Special People Parenting Special Kids

Geraldo Rivera Tonight

Dec 28, 2008 Author: Kyron | Filed under: News, Resources, Services, Television

geraldo Geraldo Rivera Tonight

on the issue of waivers… the Geraldo Rivera Live on the Fox News Channel is going to be doing a show on this tonight at 10pm eastern. Sorry for the short notice but hopefully you can catch it on DVR at the very least. It promises to be a good episode with people like Chris Burke (Life Goes On) and Timothy Shriver (Special Olympics) and Clay Aiken (American Idol) weighing in on this issue. For more information read Patricia Bauer’s excellent coverage on this episode.

and all thru the house the only quiet was that one little mouse! And that’s because he couldn’t get a word in edge wise for all the ruckus from excited children! icon smile Twas the night before the night before Christmas It’s pretty amusing actually – It’s the first year that our youngest actually gets it and Katherine is quick to show her vast knowledge of everything Christmas – be in decorating trees, making presents, wrapping or the tradition of feeding Santa. She’s quick to remind him she’s the authority on all things Christmas.

It’s also interesting the difference in the two Katherine’s that I see. Katherine is quick to succumb to her innate desire to be a child and the center of all attention. Just envision the shining star over a manger in Bethlehem…..kinda like that icon wink Twas the night before the night before Christmas But when given the opportunity to rise to the occasion she can really surprise. Maybe that is the key – being given OPPORTUNITY.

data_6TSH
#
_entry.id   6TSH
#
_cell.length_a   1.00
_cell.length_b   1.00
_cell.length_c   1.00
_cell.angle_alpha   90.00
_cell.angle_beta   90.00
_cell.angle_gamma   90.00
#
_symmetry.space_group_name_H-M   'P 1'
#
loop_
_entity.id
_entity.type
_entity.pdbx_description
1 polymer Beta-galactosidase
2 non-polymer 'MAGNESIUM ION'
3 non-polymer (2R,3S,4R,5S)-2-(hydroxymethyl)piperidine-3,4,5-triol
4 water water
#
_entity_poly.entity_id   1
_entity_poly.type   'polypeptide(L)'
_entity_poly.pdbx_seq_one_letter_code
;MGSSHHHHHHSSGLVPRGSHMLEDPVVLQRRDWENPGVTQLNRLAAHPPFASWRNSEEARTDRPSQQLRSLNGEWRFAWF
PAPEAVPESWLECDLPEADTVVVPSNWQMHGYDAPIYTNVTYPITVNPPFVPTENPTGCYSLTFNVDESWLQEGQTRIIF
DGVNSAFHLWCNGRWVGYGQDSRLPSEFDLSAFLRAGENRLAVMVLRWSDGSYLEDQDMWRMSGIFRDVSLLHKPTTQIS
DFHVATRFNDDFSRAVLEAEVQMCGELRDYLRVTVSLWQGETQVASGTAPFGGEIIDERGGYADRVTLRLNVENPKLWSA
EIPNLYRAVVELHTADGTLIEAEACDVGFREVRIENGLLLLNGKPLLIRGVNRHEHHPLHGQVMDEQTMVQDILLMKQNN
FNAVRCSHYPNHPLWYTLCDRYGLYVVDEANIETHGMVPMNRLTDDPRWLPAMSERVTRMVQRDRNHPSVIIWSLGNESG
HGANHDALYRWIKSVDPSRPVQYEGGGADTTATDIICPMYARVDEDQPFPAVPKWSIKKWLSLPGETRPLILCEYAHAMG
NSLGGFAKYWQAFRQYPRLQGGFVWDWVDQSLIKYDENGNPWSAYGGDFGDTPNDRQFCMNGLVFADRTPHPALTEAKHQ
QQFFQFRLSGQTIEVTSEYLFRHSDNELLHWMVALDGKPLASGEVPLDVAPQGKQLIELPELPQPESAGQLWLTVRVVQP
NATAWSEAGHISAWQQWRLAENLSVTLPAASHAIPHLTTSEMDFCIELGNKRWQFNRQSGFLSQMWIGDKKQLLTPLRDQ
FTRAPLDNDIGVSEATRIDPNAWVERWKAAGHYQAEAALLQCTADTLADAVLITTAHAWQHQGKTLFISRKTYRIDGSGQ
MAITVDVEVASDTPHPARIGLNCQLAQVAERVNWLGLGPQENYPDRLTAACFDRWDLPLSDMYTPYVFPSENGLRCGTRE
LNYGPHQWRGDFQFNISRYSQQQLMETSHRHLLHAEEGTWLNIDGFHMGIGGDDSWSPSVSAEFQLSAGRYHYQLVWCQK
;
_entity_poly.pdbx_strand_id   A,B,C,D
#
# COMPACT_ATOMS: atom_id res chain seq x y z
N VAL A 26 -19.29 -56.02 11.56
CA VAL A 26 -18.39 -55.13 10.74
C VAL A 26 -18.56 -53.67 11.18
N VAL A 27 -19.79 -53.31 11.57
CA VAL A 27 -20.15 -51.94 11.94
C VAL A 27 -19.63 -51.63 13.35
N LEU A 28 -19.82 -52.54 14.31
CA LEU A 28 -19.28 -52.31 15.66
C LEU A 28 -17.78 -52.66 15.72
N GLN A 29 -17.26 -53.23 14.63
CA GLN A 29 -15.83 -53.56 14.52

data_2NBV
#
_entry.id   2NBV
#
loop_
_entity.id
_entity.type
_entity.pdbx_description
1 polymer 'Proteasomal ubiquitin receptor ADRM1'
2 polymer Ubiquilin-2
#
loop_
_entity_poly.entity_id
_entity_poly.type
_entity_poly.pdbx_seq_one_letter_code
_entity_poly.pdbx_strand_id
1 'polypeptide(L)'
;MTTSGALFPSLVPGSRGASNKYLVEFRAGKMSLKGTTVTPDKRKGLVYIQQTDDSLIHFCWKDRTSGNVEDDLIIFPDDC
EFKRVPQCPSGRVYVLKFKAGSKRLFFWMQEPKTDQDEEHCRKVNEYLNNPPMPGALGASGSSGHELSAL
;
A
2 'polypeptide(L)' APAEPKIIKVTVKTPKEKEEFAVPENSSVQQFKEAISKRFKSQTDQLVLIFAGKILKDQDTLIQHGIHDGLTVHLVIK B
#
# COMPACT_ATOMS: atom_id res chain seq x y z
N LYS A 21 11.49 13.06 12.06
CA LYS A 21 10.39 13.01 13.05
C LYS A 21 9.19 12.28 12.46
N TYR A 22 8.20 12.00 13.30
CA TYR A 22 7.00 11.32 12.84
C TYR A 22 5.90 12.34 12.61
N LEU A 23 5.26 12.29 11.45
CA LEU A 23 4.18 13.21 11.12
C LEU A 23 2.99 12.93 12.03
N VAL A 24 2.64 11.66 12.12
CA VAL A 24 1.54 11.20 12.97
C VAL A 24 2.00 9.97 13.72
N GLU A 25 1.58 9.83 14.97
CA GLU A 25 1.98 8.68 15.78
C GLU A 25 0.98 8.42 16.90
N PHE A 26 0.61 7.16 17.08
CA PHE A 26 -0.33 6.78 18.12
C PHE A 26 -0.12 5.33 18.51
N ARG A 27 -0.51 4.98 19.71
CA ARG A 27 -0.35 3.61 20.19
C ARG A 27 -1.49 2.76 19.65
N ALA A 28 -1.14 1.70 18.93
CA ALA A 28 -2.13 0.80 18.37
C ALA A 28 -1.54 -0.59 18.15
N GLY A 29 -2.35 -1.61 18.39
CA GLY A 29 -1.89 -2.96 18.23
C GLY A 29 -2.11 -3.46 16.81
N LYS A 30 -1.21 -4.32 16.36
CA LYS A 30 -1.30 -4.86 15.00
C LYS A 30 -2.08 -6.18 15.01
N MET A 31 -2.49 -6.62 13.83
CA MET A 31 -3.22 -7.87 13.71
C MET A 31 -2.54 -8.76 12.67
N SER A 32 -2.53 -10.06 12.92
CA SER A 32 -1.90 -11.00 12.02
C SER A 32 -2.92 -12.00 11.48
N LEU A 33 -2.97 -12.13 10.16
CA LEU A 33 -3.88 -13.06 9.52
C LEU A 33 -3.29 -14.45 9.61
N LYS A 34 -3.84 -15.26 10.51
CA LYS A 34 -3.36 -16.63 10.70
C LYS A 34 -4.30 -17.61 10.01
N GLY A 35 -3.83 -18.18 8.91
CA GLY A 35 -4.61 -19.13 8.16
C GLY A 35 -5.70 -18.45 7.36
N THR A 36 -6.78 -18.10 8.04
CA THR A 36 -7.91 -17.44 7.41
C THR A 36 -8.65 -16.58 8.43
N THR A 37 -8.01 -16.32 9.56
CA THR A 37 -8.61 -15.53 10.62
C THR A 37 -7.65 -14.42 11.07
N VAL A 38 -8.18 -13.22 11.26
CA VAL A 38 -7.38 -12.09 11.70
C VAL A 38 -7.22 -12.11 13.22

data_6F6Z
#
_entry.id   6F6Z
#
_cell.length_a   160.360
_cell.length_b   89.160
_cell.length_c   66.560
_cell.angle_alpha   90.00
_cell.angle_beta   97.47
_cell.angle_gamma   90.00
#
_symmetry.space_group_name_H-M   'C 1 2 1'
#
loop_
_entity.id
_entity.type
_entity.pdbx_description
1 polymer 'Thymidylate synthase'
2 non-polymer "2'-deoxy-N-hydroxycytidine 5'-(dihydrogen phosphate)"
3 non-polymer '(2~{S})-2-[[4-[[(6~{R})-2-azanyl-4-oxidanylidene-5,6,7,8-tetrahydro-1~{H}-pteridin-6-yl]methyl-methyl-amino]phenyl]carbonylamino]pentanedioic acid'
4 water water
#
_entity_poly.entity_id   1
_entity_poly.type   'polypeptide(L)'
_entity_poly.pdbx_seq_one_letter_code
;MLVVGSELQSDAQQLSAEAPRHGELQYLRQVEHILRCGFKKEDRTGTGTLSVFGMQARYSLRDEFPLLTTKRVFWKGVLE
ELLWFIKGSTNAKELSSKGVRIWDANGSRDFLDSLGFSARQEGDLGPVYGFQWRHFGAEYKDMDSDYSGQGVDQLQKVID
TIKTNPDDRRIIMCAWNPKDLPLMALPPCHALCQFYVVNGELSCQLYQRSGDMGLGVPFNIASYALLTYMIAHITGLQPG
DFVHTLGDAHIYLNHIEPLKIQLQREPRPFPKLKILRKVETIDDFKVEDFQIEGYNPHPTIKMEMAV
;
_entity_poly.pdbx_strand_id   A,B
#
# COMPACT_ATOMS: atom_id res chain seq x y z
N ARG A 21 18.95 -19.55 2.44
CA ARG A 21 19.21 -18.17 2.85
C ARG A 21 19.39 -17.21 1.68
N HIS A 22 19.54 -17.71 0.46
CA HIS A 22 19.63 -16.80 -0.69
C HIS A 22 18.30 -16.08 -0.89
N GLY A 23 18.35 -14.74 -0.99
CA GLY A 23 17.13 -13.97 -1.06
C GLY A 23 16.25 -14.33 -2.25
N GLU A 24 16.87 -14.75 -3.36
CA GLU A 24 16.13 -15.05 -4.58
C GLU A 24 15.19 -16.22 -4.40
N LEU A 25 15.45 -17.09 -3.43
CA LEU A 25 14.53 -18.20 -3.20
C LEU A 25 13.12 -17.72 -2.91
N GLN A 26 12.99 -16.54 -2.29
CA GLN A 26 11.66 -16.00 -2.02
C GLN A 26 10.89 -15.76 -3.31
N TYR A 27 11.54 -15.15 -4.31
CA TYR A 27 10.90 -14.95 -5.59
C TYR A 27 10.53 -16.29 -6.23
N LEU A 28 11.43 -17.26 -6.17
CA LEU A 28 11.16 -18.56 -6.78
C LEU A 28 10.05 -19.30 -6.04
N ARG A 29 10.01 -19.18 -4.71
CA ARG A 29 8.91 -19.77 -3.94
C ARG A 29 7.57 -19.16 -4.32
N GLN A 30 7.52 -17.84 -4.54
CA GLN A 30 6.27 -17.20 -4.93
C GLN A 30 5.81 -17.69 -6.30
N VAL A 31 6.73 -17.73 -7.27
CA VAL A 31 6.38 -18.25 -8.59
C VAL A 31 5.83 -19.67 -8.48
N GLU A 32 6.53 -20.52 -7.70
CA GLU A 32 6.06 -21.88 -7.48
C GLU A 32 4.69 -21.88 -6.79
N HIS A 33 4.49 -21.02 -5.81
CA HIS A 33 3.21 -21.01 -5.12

I’m the first to admit – I find it hard to believe my kid is 17. She’s still my babygirl! LOL I do however TRY to give her opportunities to act her age wherever possible. Not that I’m perfect about that. We’re blessed however to have a woman who comes in to help us – because of Katherine’s behaviors in large measure in addition to working with Katherine on her behaviors and helping us handle her when she’s out of control, she helps Katherine with all types of things. Getting her behaviors under control, activities of daily living and life skills – things she will need to be a productive member of society and to hopefully have an opportunity to live on her own.

Katherine’s helper/worker/support person is paid for by a medicaid waiver. For those of you who have one for your loved one you know what a blessing it can be. For those of you who have someone on a waiting list you know how important it could be. For those of you who do not have or know about medicaid waivers let me give you the basics in a nutshell. A waiver as described in the Merriam-Webster’s dictionary as “the act of intentionally relinquishing or abandoning a known right, claim, or privilege ; also : the legal instrument evidencing such an act”. In this case it means that in certain defined circumstances medicaid will allow individual states to abandon certain rules for granting medicaid payments for things it wouldn’t otherwise pay for or waive certain requirements (such as financial ones) to give states flexibility to allow medicaid coverage. The waivers differ from state to state. You can find out more about waivers that may be available to you in your state by checking here.